Patent application title: IMPROVED CERVICAL MATRIX
Simon P. Mcdonald (Katikati, NZ)
Simon P. Mcdonald (Katikati, NZ)
Alejandro Aubone (Aukland, NZ)
DENTSPLY INTERNATIONAL INC.
IPC8 Class: AA61C512FI
Class name: Having static product shaping surface (e.g., mold) intra-oral deformable or flexible band (e.g., matrix)
Publication date: 2016-05-26
Patent application number: 20160143706
A universal cervical matrix for dental use comprising a lamina having at
least an outer layer and an inner layer, the inner layer comprising a
non-stick surface to prevent adhering to a chemically-cured dental
restoration material, and the outer layer comprising an energy-absorbing
material. The energy-absorbing material absorbs energy output from a
dental curing light and provides heat to the dental restoration material,
thereby increasing curing rate.
1. An improved universal cervical matrix for dental use comprising: a
concave lamina having at least two layers wherein an outer layer
comprises an energy-absorbing material; and wherein an inner layer
comprises a non-stick material.
2. The device in claim 1 further comprising a core layer between the outer layer and inner layer, wherein the core layer comprises a material which conducts heat.
3. The device in claim 2 wherein the material of the core layer is metal.
4. The device in claim 1 wherein the energy-absorbing material is capable of absorbing near-ultraviolet to blue light.
5. The device in claim 1 wherein the non-stick material is a non-stick polymer.
6. The device in claim 5 wherein the non-stick material is a fluoropolymer.
7. The device in claim 6 wherein the non-stick material is one of polytetrafluoroethylene, perfluoroalkoxy, or fluorinated ethylene propylene.
8. The device in claim 1 wherein the device has a handle
9. The device in claim 8 wherein the handle has a void therein which is capable of being grasped by tweezers.
CROSS-REFERENCE TO RELATED APPLICATIONS
 This application claims priority to New Zealand Application No. 612776, filed Jul. 3, 2013, the entire contents of which is hereby incorporated by reference.
FIELD OF THE INVENTION
 The present invention relates to an apparatus for use with restorative dentistry and in particular to restoration of Black's Class V caries lesions.
BACKGROUND OF THE INVENTION
 Dental caries or tooth decay is an irreversible infection and is one of the most common diseases in the world. G. V. Black first classified caries lesions into five categories. Later, a sixth category was also included. These classifications are made based on the location, rate of progression, aetiology and affected hard tissue.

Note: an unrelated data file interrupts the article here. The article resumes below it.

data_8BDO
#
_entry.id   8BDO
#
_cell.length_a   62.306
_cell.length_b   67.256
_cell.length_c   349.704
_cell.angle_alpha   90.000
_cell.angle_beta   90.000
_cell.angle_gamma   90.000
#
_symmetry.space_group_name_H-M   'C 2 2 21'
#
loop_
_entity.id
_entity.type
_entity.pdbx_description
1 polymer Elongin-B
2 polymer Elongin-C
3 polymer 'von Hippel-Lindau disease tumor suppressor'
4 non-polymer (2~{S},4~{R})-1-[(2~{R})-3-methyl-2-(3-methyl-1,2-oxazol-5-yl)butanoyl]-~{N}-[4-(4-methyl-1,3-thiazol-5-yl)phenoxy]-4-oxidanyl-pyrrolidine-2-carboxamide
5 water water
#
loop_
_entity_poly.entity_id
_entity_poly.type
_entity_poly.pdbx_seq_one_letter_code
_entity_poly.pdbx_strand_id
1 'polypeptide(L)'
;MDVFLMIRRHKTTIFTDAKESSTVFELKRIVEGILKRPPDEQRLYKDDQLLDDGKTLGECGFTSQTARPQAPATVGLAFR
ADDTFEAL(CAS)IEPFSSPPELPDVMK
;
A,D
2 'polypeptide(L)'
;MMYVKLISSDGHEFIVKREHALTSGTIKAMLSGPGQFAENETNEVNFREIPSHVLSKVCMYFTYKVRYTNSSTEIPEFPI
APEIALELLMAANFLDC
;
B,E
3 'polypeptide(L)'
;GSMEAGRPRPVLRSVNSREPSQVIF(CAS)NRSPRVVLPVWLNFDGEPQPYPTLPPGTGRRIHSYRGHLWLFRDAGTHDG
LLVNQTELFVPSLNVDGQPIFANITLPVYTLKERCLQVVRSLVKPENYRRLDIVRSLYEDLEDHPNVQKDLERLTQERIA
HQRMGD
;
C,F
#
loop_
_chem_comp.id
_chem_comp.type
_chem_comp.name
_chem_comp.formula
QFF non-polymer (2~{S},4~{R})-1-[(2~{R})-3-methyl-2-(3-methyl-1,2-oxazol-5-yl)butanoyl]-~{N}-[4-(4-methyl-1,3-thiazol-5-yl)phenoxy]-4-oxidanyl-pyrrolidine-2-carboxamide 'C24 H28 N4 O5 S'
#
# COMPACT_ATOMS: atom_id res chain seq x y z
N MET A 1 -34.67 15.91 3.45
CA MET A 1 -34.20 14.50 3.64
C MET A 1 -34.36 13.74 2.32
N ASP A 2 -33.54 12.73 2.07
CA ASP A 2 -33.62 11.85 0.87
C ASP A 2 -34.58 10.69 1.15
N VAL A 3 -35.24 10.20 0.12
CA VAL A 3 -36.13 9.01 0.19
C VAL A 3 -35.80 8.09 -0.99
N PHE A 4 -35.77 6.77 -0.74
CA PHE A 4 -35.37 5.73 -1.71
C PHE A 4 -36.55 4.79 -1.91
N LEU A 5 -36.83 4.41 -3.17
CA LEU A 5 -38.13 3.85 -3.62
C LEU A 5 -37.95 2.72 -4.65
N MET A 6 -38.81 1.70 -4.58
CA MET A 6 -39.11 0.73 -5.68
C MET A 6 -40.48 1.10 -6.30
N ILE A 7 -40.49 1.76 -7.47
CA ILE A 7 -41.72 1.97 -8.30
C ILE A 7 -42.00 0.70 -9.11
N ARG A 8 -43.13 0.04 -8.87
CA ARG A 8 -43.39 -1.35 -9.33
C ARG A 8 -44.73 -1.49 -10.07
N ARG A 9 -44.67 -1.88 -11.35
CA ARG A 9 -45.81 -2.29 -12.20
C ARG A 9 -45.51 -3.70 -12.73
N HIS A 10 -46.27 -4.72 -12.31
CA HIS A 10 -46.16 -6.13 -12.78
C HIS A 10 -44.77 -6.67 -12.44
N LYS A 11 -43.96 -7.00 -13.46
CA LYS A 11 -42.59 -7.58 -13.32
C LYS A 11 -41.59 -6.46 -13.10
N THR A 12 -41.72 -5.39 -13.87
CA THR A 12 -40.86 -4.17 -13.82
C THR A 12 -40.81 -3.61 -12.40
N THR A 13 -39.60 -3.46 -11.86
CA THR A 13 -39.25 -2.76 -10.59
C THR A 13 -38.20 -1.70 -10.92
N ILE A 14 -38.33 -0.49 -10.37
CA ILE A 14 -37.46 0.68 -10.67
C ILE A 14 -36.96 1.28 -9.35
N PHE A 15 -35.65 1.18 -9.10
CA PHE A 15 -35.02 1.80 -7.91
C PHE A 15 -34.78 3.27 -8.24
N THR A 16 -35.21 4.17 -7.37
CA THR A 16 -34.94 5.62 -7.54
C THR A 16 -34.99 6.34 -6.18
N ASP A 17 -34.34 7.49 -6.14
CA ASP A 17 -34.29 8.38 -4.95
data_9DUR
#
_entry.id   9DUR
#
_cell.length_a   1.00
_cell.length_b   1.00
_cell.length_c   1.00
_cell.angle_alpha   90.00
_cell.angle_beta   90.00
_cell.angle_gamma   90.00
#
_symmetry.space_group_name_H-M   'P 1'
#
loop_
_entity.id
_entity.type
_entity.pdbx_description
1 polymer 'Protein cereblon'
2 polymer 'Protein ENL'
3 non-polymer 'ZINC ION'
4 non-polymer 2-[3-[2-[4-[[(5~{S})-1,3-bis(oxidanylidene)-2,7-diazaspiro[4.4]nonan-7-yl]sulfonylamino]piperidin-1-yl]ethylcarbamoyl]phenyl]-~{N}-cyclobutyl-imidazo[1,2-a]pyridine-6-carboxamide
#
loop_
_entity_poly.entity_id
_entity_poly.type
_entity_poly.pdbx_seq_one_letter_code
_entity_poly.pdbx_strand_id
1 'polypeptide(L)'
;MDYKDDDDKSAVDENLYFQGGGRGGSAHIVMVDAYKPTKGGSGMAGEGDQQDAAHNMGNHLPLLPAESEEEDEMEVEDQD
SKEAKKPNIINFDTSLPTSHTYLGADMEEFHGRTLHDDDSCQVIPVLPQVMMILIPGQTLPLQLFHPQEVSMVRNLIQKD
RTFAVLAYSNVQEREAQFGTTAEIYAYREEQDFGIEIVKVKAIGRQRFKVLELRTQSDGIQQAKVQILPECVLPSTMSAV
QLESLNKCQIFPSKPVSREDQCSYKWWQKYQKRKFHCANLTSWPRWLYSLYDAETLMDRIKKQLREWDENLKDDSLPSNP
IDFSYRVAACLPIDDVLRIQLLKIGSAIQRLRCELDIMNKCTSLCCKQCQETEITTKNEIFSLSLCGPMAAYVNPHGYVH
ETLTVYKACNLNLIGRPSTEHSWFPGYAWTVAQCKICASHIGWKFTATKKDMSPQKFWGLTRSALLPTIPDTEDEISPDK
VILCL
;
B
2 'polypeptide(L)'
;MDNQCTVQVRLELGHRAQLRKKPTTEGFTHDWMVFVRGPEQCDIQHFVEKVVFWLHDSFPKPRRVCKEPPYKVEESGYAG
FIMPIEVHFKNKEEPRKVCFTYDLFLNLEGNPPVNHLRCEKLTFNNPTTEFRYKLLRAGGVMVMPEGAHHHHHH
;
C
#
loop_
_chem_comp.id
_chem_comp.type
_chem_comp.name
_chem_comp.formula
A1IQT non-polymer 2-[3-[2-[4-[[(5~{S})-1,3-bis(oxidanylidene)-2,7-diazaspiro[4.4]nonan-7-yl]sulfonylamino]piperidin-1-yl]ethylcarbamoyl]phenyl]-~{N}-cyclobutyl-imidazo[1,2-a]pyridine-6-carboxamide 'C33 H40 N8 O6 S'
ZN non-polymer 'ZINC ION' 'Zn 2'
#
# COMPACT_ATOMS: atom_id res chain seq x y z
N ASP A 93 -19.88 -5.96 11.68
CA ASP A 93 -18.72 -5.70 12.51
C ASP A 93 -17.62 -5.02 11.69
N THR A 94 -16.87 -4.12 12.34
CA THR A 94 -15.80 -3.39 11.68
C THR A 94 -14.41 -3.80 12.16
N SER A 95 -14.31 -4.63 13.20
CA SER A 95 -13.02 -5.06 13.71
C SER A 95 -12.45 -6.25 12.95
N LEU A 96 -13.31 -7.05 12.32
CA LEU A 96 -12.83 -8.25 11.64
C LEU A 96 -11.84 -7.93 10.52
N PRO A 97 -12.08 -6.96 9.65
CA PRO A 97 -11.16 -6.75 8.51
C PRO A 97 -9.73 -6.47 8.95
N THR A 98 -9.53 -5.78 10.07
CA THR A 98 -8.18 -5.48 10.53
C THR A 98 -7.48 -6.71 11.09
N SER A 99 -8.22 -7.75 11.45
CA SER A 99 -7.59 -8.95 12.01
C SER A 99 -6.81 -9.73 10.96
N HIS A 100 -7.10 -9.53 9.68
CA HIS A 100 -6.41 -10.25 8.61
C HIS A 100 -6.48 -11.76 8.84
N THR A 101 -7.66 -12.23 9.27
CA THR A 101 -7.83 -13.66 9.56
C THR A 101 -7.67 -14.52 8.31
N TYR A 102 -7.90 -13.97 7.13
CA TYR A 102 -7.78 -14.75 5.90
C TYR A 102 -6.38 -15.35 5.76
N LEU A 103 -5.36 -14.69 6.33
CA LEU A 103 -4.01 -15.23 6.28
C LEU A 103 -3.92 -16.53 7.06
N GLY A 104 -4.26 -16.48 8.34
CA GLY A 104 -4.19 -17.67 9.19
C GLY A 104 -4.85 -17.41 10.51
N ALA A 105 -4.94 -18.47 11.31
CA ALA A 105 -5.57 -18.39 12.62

Class V caries affect the gingival third of the buccal or lingual surfaces of teeth. Traditionally, to restore the tooth, the dentist first removes the caries lesion. The dentist then fills the cavity with a dental restorative material such as composite resin or glass ionomer cement (GIC). The cervical matrix is pressed against the tooth to compress and shape the restorative material. The restorative material is chemically-cured or light-cured through the matrix. The exterior surface of the restorative material needs to be fully cured before the matrix is removed. If the matrix is removed early, the restorative material can be distorted and the restoration has to be repeated. Light-cured resins are typically cured with dental light cure units that emit ultraviolet or visible light. Visible light emissions are usually in the violet to blue end of the visible light spectrum. Light-cured resins are fully cured relatively quickly. Chemically-cured resins, on the other hand, may take several minutes to fully cure.
 Universal transparent plastic cervical matrices are known and used in modern dentistry. Prior art (expired U.S. Pat. No. 4,449,928, herein incorporated by reference) describes a cervical matrix which consists of a transparent, soft elastic, concave lamina with a rigid stem at the rear that is grasped by forceps or tweezers. Colorless, transparent, and blue-tinted matrices are known in the prior art to readily allow the transmission of blue curing light through the matrix.